clutch on echo trimmer...

Discussion in 'Lawn Mowing' started by fga, Jun 27, 2004.

  1. fga

    fga LawnSite Silver Member
    Posts: 2,449

    i recently had my echo trimmer head stop rotaing. the engine is perfect, but the head just doesn't turn. iwas told from the "dealer" that its probably the clutch, and its going to cost about $160. i just poolked for the first time and realized the clutch for my trimmer is $35. its only a 2100, but its still really strong. how big of a job is it to replace the clutch, never did it?
     
  2. BCSteel

    BCSteel LawnSite Senior Member
    Posts: 876

    I think that the clutch is only spring loaded. Probably one of the springs broke so the centrifical force that usually applys the pressure to the head is not being applied through the springs to the small clutch pieces. I had a similar thing happen with my hedge trimmers that work on the same principal. Total cost for 2 new springs, $2.10. Its a pretty straight forward thing. Save yourself the $160 and do it yourself. If I can, anyone can.
     
  3. dishboy

    dishboy LawnSite Platinum Member
    from zone 6
    Posts: 4,308

    Usually the clutch wears out and then the springs break. When this happens the clutch usually locks on, not off, if you have a cable driveshaft it more than likely the culprit.
     
  4. locutus

    locutus LawnSite Bronze Member
    from NC
    Posts: 1,266

    If you cant fix it yourself, it would be better to buy a new one for $199.00 than to spend $160.00 for repairs. Just stating the obvious here.
     
  5. fga

    fga LawnSite Silver Member
    Posts: 2,449

    that's what i did, i bought a new one. but the other one is in my shed now, and i just saw the price on the clutch, so, i'm thinking back up for cheap.

    if i take it apart, this would be my first disassembly on the shaft/clutch section ever. what would i be looking for to diagnose? a broken spring would be obvious, what does a worn clutch look like:confused:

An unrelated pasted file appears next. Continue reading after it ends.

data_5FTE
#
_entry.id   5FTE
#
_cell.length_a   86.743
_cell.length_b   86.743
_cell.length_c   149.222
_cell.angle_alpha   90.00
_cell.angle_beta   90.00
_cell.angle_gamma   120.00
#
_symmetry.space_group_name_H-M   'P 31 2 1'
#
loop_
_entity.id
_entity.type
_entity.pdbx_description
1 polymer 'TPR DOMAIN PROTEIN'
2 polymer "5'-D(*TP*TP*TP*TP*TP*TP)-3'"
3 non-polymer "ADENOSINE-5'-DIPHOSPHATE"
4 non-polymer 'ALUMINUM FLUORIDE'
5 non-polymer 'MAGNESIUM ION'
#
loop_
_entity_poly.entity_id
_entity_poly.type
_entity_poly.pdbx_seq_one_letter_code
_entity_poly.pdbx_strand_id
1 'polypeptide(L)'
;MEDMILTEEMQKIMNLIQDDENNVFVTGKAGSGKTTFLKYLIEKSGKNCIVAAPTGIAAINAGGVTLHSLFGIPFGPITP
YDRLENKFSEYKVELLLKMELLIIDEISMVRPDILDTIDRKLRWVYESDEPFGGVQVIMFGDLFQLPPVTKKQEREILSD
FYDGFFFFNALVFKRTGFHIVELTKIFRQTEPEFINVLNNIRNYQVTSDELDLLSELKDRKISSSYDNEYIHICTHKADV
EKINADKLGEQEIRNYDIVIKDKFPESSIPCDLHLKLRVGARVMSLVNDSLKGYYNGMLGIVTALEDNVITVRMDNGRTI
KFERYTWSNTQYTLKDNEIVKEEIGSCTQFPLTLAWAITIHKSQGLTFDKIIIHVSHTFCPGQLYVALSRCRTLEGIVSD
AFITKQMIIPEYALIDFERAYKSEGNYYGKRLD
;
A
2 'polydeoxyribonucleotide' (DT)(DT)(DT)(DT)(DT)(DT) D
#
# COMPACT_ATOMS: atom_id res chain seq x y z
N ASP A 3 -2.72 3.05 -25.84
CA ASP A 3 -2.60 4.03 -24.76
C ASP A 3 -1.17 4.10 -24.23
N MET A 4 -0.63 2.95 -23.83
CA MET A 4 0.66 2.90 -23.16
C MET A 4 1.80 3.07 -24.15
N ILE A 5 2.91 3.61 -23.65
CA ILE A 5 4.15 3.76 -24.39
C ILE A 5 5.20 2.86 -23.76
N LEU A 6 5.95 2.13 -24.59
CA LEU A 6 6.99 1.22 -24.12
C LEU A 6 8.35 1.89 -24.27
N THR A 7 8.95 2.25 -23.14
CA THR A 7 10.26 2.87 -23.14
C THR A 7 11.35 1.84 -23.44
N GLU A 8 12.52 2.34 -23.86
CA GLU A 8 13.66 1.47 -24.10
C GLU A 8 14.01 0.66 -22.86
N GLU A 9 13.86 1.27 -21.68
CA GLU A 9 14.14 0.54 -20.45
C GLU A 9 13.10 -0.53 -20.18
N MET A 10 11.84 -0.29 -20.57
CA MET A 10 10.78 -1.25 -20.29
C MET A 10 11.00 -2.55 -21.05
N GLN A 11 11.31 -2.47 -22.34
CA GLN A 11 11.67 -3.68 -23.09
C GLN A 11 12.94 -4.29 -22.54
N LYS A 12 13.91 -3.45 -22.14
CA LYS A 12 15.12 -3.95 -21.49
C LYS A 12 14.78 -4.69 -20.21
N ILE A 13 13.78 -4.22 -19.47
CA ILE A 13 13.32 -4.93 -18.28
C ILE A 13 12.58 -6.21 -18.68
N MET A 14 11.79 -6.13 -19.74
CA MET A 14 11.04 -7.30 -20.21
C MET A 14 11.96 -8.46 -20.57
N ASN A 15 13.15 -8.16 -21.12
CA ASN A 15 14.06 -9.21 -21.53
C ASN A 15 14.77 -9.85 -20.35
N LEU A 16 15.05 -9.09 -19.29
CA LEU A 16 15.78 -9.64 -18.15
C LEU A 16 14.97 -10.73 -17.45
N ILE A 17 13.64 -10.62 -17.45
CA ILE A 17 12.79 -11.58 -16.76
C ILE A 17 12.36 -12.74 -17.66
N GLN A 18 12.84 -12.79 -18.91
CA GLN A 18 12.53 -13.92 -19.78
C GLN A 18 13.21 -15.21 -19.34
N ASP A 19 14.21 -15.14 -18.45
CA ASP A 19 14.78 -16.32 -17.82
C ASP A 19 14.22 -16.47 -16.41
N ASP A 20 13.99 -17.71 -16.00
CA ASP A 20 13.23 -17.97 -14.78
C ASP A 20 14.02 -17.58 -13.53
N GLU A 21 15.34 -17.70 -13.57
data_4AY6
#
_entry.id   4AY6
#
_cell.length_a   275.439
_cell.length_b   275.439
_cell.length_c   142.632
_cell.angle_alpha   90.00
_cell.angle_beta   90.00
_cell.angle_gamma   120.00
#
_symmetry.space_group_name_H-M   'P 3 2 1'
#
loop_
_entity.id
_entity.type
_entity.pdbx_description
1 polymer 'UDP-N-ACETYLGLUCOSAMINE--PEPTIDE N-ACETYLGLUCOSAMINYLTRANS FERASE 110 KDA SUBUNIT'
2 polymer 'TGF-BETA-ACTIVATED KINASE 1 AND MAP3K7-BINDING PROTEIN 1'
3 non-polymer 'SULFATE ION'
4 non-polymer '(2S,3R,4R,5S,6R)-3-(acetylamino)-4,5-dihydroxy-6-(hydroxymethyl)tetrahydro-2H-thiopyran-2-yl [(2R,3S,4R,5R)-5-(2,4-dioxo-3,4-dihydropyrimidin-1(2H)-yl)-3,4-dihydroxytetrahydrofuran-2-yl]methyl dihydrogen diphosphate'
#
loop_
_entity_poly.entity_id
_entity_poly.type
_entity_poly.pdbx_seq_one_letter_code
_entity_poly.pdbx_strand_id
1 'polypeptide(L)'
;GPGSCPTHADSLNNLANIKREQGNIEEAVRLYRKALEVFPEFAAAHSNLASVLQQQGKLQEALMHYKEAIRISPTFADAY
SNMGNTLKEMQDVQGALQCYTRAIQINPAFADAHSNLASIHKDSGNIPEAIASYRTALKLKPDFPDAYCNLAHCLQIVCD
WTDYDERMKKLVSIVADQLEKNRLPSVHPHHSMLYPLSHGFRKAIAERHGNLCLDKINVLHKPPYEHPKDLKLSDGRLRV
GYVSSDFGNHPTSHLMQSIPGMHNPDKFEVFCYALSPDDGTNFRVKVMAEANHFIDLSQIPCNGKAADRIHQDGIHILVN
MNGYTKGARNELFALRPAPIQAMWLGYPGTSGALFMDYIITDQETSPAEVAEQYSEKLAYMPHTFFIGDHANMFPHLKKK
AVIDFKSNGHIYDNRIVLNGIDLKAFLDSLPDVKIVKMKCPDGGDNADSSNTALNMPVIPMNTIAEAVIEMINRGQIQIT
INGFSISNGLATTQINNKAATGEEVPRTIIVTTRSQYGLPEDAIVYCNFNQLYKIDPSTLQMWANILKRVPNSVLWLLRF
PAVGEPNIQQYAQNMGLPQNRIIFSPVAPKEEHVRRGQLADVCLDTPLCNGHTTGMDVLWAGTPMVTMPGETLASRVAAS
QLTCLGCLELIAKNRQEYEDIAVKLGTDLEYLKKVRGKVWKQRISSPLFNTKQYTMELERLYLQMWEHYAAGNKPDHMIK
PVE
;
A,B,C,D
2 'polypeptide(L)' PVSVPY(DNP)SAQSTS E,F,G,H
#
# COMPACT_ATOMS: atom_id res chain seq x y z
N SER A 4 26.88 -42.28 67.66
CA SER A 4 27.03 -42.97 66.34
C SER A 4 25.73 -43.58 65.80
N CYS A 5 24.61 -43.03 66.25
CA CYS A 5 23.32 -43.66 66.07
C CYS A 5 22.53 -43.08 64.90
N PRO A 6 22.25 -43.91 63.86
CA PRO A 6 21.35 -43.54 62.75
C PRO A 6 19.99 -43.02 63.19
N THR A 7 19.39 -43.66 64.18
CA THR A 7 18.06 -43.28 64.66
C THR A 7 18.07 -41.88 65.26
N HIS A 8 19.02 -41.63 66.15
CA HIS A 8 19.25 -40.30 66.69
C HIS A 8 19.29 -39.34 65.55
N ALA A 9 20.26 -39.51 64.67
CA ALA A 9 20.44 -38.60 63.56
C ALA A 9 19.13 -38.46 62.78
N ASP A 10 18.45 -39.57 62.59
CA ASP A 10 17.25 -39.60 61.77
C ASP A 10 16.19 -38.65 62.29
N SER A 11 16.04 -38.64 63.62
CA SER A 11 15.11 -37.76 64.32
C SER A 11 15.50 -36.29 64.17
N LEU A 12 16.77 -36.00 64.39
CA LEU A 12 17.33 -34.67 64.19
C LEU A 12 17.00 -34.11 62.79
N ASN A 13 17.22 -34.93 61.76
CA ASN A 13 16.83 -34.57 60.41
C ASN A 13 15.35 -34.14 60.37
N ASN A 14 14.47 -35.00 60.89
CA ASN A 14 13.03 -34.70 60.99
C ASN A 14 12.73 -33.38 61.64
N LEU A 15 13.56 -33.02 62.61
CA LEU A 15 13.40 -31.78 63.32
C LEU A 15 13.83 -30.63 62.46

6. locutus

    locutus LawnSite Bronze Member
    from NC
    Posts: 1,266

    Sorry, cant help you there fga. I've rebuilt carbs on trimmers but never a clutch. The idea about using it for a backup sounds good.

    I would suspect that if it were a worn clutch, that you would have noticed a gradual reduction in performance first. Maybe the problem is simpler that you think. Take it apart and get the investigation part over with before you go nuts trying to speculate what might be wrong.
     
  7. JPLAWNSERVICE

    JPLAWNSERVICE LawnSite Member
    Posts: 101

    I agree with dishboy, if the spring breaks the clutch should lock on, not off. I would suspect a broken cable. I would take it apart before I bought any parts just to be sure. If it is the clutch, there will be a screw in the bottom of the hole that the shaft goes into. You have to take that out to get the clutch bell off, then the rest of the clutch is threaded onto the crankshaft. When you get the clutch bell off you will be able to tell if the spring is broke or not. It should be a big circular spring that goes around the flyweights.
     
  8. dishboy

    dishboy LawnSite Platinum Member
    from zone 6
    Posts: 4,308


    It looks like a brake shoe thats worn. You see metal instead of shoe material. Make sure you note the direction and position of the shoes BEFORE unbolting and you should be fine. This is not a hard repair.
     
  9. JPLAWNSERVICE

    JPLAWNSERVICE LawnSite Member
    Posts: 101

    All of the centrifugal clutches I have seen are metal on metal. They don't have a lining on them like a traditional clutch in a car. I am not saying that some don't, but the ones I have worked on didn't.
     
  10. dishboy

    dishboy LawnSite Platinum Member
    from zone 6
    Posts: 4,308

    Echo's do, Shin's do, so?
     

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